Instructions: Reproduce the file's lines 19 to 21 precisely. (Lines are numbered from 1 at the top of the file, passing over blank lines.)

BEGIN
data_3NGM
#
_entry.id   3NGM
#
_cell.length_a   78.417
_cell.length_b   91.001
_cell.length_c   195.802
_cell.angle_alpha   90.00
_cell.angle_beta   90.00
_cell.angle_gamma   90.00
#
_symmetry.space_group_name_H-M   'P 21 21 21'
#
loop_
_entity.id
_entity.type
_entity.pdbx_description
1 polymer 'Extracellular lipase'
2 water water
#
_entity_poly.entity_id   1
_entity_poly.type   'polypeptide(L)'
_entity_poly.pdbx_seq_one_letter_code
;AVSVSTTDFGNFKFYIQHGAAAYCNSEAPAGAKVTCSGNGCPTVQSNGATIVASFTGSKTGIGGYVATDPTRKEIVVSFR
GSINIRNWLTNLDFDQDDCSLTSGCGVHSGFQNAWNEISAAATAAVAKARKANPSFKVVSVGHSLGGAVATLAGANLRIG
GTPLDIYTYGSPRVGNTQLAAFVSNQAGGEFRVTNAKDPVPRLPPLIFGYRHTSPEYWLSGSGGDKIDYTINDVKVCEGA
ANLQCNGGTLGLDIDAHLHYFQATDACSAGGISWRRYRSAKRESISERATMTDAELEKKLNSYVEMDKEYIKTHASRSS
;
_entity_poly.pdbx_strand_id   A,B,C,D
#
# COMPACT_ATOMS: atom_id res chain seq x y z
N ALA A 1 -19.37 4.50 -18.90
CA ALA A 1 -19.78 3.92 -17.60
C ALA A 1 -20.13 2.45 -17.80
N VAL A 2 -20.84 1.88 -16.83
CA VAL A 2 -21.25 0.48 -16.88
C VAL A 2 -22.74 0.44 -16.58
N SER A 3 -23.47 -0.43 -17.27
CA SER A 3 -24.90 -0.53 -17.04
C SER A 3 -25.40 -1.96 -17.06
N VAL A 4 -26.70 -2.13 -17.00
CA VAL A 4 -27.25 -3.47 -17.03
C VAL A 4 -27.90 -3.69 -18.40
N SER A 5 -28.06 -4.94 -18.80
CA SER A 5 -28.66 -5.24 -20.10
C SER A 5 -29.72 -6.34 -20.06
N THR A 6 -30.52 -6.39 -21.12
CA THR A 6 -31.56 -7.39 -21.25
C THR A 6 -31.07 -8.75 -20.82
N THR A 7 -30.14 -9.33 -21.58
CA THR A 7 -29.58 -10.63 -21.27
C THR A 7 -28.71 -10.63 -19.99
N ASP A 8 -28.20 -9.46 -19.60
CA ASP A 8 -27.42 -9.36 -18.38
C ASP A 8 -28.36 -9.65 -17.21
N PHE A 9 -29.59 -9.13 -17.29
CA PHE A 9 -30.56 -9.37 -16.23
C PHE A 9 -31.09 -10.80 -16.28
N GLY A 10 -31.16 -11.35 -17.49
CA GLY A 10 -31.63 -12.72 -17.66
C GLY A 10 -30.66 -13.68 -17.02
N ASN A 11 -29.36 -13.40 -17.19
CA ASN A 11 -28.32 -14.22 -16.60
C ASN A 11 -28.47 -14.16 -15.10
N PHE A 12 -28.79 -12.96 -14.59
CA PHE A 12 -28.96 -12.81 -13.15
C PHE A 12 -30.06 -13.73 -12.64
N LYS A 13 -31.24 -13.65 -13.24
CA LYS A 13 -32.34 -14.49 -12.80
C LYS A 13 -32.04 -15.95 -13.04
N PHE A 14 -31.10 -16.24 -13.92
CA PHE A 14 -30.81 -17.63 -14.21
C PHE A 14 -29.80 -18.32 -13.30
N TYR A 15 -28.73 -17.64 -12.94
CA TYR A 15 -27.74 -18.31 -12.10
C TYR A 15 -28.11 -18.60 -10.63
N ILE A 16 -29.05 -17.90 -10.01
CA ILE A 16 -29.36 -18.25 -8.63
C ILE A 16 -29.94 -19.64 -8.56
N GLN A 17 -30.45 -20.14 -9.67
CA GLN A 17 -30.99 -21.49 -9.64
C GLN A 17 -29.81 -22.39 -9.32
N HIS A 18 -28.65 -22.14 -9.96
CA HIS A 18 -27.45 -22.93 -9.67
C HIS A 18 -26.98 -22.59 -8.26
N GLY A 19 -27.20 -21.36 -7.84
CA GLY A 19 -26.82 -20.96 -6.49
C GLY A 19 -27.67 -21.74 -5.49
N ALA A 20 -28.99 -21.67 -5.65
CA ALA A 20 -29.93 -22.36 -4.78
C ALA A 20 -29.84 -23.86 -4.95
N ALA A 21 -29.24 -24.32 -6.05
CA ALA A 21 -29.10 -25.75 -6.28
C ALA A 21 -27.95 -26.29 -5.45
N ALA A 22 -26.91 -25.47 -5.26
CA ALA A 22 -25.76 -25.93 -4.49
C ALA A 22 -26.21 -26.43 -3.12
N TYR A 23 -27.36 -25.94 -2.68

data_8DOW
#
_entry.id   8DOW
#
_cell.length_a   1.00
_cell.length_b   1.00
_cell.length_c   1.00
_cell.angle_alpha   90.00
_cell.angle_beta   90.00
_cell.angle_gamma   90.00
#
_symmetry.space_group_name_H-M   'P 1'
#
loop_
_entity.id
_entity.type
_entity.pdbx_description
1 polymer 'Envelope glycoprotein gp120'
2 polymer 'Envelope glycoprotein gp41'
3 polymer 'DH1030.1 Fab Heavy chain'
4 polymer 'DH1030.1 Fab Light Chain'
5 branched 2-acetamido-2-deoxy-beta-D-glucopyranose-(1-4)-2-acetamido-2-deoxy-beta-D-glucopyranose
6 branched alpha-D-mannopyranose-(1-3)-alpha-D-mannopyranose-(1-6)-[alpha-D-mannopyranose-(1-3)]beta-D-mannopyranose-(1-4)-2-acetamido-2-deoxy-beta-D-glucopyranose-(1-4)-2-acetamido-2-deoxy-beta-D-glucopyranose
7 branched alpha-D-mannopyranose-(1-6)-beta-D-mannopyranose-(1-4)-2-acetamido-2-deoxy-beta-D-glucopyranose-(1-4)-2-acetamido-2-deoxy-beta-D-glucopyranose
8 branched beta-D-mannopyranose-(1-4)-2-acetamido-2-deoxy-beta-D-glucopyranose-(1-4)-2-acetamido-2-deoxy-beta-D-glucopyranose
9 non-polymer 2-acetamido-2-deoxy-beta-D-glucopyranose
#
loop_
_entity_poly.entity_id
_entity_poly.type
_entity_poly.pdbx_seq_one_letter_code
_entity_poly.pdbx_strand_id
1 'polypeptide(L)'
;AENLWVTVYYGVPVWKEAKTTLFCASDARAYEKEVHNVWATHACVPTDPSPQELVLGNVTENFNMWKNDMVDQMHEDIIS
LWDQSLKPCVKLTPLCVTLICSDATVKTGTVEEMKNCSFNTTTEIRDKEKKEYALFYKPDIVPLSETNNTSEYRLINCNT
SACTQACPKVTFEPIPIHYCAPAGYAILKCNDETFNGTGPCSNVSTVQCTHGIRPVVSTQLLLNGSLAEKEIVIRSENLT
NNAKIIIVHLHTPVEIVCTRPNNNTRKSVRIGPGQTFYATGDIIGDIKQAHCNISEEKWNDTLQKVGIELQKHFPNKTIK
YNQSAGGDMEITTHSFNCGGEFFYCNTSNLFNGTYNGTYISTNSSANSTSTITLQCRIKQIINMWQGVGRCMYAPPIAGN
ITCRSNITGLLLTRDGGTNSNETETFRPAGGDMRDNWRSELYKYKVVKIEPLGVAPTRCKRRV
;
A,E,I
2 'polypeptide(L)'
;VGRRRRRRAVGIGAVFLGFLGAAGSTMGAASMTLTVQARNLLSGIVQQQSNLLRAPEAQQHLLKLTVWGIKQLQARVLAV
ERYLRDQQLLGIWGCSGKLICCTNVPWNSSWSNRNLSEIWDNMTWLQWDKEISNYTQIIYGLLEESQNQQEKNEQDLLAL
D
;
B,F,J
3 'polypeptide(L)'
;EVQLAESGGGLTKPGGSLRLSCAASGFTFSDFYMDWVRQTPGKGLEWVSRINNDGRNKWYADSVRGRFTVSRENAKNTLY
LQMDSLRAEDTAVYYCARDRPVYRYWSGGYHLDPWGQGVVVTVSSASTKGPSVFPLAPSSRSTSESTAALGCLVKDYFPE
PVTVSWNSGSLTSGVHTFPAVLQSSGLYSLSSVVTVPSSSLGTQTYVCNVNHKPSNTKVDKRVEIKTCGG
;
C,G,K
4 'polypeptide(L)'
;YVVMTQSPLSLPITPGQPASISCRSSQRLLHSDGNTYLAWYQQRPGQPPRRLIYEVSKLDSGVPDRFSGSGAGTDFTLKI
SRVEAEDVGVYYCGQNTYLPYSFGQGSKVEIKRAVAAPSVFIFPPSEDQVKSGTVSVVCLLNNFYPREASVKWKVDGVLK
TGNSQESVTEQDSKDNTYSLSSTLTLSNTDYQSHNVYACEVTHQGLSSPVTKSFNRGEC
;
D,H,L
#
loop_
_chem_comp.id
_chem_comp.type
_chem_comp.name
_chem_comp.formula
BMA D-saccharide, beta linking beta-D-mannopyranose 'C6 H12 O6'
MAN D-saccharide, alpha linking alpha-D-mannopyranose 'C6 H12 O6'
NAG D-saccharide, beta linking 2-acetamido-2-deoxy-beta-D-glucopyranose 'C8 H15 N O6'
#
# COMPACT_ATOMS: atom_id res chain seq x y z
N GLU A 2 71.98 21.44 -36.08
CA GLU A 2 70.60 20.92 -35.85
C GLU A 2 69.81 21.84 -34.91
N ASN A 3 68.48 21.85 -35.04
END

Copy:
2 water water
#
_entity_poly.entity_id   1